Why We Need Music
Why do we need music? How does its structure determine our emotions?
Although it may seem like a random thing, very often when we decide to listen to music we do it with a specific purpose. We have specific needs that we want to meet precisely through listening.—listening to certain music at a specific time.
Why do we listen to music?
The functions to which listening to music performs are basically three:
- “content” function: it is expressed when we search for pieces that we already know, whose listening provokes an emotional regulation that occurs recalling experiences and experiences already tried previously;
- “reminiscent” function: stimulates memories by associating them to listening;
- “evasive” function: the most known and certainly the most recognized, allows us to temporarily move away from reality and favors those that we could call the “daydreams”.
Music is most of all emotion
But one of the main functions of music is also to arouse emotions, that is, automatic physiological and behavioral changes, independent of the will and consciousness of those who experience them. Like when we break out laughing or crying and we can’t stop.
The strongest emotions are called primary, while the secondary ones originate from primary and arise from social interaction. Primary emotions are innate and universal, common to all humanity regardless of individual culture and experience and consist of:
In addition to being feelings that arise independently, without our direct control, emotions can be “used” to raise others and thus induce a specific reaction. A kind of reciprocity: for example, expressing sadness, gives rise to compassion and possible actions of nurturing towards us; expressing anger arouses attention and corrective actions of a certain behavior or situation that we want to change; to show fear arouses the desire to offer protection, while joy arouses pleasure, reassures and strengthens the social bond.
Everything depends on two elements: rhythm and notes
We’re about to start listening to a song, let’s imagine it’s a random song we don’t know. The first notes start and in our brain the amygdala is activated, the sentinel of our emotions, that with the limbic system produces a reaction to the auditory stimulus that has reached us. At this point our brain catalogues the music we listen to based on two main elements: rhythm and notes. These elements are able to determine the type of emotion that will be transmitted to us.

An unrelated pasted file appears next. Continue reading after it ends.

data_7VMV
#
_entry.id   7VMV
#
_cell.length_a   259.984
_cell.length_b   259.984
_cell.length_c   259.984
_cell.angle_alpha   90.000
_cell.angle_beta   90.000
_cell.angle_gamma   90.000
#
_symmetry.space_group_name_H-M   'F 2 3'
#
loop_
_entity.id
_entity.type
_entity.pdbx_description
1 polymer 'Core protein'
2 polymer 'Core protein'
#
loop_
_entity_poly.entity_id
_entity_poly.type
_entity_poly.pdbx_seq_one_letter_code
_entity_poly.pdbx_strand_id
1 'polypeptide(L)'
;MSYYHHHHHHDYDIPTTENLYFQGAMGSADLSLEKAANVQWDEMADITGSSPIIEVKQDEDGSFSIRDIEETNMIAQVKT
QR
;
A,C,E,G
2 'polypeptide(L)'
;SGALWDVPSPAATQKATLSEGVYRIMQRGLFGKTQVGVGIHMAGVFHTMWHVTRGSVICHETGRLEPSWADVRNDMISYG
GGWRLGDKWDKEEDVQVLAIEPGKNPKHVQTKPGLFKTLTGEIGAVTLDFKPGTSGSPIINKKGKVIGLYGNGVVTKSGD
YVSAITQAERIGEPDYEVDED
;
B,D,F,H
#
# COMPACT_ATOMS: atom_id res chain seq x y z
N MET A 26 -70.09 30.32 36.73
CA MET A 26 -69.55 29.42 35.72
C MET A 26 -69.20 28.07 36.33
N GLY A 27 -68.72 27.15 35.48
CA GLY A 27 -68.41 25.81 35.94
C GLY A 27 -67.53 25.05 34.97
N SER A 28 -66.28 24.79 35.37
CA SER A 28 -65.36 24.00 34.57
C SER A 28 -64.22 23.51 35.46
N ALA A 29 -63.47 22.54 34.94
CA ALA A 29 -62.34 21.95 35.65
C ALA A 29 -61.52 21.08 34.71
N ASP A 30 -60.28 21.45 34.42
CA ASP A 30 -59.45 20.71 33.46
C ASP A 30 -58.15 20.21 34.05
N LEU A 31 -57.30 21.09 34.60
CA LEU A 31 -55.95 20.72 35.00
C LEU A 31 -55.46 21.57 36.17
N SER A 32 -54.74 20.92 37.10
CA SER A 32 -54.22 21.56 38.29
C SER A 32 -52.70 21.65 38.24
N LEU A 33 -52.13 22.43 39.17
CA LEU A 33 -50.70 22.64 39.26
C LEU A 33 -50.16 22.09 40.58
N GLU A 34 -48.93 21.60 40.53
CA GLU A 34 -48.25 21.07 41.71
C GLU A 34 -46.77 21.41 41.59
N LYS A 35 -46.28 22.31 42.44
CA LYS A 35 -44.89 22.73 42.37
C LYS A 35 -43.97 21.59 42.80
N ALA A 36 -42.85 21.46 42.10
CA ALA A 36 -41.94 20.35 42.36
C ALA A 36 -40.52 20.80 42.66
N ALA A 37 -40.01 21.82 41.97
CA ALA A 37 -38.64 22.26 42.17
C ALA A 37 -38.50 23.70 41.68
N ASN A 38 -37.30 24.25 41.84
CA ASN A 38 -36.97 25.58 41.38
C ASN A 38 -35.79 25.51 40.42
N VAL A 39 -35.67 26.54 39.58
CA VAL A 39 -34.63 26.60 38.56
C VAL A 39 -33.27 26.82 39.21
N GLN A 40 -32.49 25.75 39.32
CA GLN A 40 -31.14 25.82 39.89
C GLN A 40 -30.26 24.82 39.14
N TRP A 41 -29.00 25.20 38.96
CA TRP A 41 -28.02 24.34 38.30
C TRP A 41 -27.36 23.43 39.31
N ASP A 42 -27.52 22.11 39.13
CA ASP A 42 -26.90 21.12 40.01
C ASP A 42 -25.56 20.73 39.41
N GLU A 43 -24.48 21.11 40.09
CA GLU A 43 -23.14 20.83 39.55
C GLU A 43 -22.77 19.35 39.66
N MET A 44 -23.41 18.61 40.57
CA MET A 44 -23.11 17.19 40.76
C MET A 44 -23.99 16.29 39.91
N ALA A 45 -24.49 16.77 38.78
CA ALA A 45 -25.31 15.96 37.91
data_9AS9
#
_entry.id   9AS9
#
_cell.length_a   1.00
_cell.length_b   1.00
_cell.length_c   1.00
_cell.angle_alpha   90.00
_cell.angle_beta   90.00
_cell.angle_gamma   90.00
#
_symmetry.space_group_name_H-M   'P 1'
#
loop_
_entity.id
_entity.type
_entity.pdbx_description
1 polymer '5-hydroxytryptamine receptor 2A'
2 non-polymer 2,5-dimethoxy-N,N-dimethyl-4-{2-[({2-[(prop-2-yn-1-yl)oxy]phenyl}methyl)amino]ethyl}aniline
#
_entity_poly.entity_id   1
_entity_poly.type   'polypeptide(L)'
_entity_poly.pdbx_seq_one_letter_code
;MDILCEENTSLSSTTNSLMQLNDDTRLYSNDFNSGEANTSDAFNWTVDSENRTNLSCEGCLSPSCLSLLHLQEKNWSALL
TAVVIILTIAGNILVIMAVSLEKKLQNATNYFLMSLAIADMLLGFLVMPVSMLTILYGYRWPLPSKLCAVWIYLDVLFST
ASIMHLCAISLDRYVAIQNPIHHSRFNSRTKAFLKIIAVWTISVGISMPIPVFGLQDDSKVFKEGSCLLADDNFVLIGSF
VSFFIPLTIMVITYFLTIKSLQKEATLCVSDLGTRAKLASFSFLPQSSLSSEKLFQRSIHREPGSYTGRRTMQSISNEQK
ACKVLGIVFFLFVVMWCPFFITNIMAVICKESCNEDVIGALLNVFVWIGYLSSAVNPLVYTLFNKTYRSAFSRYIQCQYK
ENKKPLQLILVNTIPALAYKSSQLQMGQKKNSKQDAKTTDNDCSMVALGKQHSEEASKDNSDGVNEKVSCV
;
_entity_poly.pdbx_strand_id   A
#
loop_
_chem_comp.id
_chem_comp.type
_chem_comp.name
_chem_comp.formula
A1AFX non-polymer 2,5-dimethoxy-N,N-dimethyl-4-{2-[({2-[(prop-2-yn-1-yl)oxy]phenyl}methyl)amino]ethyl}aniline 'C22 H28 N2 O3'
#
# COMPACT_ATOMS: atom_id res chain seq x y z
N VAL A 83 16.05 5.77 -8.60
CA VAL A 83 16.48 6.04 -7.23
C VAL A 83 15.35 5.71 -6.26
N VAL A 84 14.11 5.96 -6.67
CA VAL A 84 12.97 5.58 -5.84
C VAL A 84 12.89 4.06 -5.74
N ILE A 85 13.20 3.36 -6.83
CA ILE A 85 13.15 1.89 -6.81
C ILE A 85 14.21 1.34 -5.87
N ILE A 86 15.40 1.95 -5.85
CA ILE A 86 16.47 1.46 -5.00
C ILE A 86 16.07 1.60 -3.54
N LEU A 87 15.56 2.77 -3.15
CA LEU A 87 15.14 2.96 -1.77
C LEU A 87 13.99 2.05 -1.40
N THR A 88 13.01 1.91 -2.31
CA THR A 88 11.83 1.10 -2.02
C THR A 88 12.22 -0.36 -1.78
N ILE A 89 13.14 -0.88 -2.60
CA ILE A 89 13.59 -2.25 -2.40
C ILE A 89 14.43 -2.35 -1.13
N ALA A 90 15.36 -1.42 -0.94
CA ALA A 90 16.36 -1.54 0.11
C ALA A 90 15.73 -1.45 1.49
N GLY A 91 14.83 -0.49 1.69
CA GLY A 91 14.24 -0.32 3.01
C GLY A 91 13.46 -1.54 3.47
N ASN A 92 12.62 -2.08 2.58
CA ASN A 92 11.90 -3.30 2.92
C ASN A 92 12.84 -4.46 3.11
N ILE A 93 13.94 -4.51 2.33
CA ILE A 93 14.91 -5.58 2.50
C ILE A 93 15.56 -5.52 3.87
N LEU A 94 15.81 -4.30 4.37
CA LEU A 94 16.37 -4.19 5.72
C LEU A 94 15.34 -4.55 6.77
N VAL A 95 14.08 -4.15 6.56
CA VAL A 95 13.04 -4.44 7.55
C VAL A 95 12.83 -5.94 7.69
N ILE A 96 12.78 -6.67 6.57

The rhythm determines the speed of the music, is measured in beats per minute exactly like the pulsations of our heart. Considering that our pulsations, under normal conditions, can vary between 60 and 80 beats per minute (generally we are between 70-72), it follows that a time with a rhythm less than 60 beats will have a relaxing effect, over 80 beats will instead be activating.
At the extremes, we could find a “saddening” effect for rhythms lower than 30 beats per minute, while over 110 we will have a fast rhythm that will also involve the movement of the body (such as can happen with dance music). A fast time varies considerably the size of the arousal, that is the response of the nervous system to a stimulus, which gives rise to excitation and to an increase of the attentive-cognitive system.
As for the role played by the notes, without going into an analysis of the emotional effect produced, which would be complicated for those not involved in the work, we can just consider how some notes played together (chords) or one after the other (melody) are perceived as cheerful or sad in relation to motivations that are partly cultural and partly innate.
To put it simply, it can be said that the notes are more pleasing the more simple the relationship between their frequency, and this would depend on the fact that the sounds that were originally considered harbingers of an impending danger (we think of thunders, landslides, earthquakes, explosions) had random frequencies, complex and messy. Our nervous system would therefore be able to listen to these sounds, generating an unpleasant sensation that warns us against possible danger. On the contrary, the simplest sounds would not trigger alarm bells and would therefore be perceived as more pleasant.
To notice how inside of the same song the variation of the intensity can change our perception and the level of our emotion maybe resulting initially calm, then joyful and finally melancholic. In this context we can also associate the use of chords “in minor” or “in major” that often appear in the same song with the precise intent to change the emotional pathos.
The influence of external factors
In addition to factors intrinsic to the music itself, the emotions that music evokes can also depend on external factors such as:
- conditioning is the most common and results from the fact that music can be associated repeatedly with positive or negative events;
- emotional contagion is that passage through which the listener perceives the emotions that the performer wants to transmit and he mimes them internally through the “mirror neurons”;
- the visual imagination succeeds in giving birth to emotions making particular images evoked by the music appear to the mind;
- episodic memory comes into play when listening to a song brings back a memory that we connect to a certain emotion, evoking a memory are automatically evoked even the emotions connected to it;
- expectation is related to the emotion induced by the structure of the song at the moment when this denial, delay or confirm what is expected during listening may be the way the song will continue.
As we have seen, the moment we listen to music there are many factors that come into play to explain our motivations and our reactions to listening. And probably, thinking about these things, the next time we decide to listen to a song, we’ll do it in a slightly different way!